I’ve never seen “Game of Thrones” nor read the popular books, but I know it’s hot stuff in Northern Ireland, where a good bit of the series is filmed. From Belfast, you can take “Game of Thrones” bus tours to various filming sights, combining that (or not) with other Causeway Coast attractions such as the Giant’s Causeway, Old Bushmills Distillery and the Carrick-a-Rede Rope Bridge.
So despite my ignorance, I felt compelled to glimpse the Northern Ireland Games of Thrones’ Tapestry while at the Ulster Museum earlier this week. You can see it for yourself through March 4, 2018 at the Ulster Museum. But for those not planning a visit to Belfast while it gets dark by 5 p.m. this time of year, you can see it here.
From what I can gather from the tapestry, the show entails lots of fighting, feuding and other “f” words I’d rather not write out. Below, you’ll find pertinent information about the tapestry, quoted from the museum, along with my commentary.
The tapestry is “a 77-metre long, medieval-style wall-hanging that brings to life the events, locations and story of the most popular television series of all time.” What? No M*A*S*H?
Recalling the island’s textile manufacturing past, “the tapestry has been hand-woven and hand-embroidered using linen sources from one of the last surviving linen mills in the area. Much of the tapestry contains the same linen that is used to create the costumes and sets for the series.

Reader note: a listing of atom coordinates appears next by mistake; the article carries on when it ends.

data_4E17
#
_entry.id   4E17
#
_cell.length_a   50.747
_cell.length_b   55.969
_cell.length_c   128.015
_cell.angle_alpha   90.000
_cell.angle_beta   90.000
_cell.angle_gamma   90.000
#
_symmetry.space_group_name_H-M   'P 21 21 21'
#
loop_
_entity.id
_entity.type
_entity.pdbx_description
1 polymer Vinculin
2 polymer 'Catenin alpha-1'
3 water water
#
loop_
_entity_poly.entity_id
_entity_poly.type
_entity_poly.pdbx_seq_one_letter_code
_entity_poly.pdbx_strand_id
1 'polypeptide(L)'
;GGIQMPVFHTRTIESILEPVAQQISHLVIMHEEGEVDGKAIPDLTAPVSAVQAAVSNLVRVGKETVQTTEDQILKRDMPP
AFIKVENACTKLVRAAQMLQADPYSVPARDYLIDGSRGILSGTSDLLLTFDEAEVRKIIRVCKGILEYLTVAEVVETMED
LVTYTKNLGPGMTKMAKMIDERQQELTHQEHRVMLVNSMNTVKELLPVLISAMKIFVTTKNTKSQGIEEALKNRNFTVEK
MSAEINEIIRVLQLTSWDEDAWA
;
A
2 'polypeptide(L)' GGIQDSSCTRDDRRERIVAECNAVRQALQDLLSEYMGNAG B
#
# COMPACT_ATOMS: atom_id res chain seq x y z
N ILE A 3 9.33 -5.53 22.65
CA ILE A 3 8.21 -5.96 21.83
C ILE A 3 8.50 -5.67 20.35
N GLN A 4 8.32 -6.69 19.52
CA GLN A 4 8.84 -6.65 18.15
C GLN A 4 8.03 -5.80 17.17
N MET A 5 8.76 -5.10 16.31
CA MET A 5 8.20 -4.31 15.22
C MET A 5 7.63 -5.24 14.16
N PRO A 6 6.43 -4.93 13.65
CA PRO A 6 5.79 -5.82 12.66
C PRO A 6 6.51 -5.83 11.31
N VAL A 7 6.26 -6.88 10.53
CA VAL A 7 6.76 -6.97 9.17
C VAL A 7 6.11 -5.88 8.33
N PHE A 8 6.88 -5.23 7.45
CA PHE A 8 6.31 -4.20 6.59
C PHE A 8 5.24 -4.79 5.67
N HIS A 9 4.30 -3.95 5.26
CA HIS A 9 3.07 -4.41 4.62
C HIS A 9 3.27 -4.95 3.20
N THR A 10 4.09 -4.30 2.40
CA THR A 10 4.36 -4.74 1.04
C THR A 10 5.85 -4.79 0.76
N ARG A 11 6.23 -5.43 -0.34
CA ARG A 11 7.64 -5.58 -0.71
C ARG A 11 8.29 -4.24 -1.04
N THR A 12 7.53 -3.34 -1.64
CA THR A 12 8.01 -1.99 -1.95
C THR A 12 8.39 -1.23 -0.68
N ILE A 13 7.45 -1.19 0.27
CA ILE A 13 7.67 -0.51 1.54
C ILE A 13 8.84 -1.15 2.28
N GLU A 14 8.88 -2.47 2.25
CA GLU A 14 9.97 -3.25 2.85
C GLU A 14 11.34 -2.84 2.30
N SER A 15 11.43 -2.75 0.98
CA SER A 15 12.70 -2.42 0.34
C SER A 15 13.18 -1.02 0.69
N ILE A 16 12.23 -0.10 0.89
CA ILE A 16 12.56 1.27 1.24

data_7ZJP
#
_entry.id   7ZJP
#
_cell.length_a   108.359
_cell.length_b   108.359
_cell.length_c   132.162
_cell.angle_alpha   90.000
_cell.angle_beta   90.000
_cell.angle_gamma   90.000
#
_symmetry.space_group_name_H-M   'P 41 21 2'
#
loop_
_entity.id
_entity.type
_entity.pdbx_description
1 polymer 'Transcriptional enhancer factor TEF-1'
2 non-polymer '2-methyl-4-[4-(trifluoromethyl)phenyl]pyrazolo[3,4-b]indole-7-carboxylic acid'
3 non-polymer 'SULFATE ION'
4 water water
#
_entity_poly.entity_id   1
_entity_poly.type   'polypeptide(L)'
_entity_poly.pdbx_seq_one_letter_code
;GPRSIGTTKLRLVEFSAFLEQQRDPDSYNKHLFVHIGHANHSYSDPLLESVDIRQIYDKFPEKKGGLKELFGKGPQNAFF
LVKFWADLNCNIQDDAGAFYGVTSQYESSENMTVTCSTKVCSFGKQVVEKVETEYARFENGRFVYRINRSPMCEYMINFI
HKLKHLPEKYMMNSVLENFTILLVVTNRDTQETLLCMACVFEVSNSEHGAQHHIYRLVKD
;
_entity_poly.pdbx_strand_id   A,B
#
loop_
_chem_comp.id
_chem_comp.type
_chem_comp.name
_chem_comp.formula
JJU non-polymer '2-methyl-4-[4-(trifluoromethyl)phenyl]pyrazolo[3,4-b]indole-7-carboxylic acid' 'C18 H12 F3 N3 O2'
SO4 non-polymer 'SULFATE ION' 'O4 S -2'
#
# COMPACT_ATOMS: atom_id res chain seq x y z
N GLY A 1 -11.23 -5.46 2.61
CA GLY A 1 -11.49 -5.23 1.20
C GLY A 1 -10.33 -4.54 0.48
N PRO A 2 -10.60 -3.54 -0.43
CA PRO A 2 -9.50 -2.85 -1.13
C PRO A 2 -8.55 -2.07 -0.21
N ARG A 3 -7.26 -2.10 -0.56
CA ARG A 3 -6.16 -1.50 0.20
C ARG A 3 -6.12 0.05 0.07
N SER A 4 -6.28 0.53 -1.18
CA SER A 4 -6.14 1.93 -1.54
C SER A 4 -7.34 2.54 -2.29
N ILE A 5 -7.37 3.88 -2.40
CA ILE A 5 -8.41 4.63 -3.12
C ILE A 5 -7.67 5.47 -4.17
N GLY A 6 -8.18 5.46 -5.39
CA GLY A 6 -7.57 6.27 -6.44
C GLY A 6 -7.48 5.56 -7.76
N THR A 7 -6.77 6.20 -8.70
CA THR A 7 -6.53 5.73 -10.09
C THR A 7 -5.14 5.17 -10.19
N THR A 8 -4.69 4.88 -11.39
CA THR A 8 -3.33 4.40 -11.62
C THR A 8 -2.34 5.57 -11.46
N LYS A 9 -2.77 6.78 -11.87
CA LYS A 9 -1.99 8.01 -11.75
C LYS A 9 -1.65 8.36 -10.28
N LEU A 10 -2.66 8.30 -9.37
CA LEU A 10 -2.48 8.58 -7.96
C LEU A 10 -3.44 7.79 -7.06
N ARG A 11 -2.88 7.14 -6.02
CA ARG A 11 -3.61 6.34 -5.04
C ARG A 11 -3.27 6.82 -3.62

“Each key scene and character in the tapestry is hand-drawn by artists and illustrators. Then, the drawings are brought to life (or death, as a quick viewing revealed) by hand-weaving experts using a state-of-the-art Jacquard loom, ready for hand-embroiders who meticulously embellish the finer details – from King Joffrey’s golden crown to Daenerys’ shimmering white and silver hair.”
And blood. Lots of blood. And dudes on fire. And blood coming out of dudes.
Despite having no idea what was going on, it was cool to look at. And it smelled like a feed sack, minus the feed.